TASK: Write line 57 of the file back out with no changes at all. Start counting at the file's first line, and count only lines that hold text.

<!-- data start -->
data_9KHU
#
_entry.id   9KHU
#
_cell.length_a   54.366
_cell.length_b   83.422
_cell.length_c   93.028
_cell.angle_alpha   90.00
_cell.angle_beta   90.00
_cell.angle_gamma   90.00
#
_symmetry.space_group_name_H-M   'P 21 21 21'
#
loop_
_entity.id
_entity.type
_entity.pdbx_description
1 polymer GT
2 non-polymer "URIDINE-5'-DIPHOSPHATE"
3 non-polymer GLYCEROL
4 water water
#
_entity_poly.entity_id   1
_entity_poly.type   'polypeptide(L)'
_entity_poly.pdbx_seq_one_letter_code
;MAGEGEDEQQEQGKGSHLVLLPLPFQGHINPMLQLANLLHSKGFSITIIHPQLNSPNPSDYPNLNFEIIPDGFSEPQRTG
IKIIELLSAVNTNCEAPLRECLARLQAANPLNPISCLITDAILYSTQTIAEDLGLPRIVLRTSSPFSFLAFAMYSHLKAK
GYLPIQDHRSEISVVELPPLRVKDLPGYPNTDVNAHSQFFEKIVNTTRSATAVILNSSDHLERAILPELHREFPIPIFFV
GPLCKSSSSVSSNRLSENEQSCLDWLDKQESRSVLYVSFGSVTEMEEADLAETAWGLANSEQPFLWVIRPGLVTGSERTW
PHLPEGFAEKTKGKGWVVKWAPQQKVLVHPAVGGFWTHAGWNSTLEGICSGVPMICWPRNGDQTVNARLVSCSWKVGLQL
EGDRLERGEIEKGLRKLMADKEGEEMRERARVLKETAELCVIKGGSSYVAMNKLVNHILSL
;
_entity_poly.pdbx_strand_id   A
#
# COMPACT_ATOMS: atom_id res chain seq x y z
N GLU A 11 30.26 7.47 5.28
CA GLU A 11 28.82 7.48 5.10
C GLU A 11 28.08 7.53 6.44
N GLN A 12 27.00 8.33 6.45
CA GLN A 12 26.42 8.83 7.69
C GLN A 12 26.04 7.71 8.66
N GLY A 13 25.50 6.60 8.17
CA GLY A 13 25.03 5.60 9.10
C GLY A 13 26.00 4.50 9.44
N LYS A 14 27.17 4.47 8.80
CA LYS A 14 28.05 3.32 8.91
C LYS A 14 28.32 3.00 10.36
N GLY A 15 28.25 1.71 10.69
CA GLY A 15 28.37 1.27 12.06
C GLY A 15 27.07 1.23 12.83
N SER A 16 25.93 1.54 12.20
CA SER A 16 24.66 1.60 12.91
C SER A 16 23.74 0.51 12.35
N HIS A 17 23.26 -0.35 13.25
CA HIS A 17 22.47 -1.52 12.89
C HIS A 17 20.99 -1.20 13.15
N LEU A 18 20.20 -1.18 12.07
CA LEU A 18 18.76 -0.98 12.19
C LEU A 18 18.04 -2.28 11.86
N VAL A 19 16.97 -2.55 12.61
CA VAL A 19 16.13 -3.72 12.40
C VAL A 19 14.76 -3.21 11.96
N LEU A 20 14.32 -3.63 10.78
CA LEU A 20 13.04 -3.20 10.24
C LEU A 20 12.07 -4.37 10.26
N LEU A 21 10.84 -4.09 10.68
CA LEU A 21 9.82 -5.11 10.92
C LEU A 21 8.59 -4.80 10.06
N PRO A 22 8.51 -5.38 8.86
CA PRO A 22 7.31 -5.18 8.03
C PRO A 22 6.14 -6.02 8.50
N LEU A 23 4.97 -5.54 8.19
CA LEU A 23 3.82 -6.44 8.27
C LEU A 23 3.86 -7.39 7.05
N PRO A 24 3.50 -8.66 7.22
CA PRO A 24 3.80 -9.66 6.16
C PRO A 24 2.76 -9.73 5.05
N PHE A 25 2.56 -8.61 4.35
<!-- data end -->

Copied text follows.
N LEU A 18 20.20 -1.18 12.07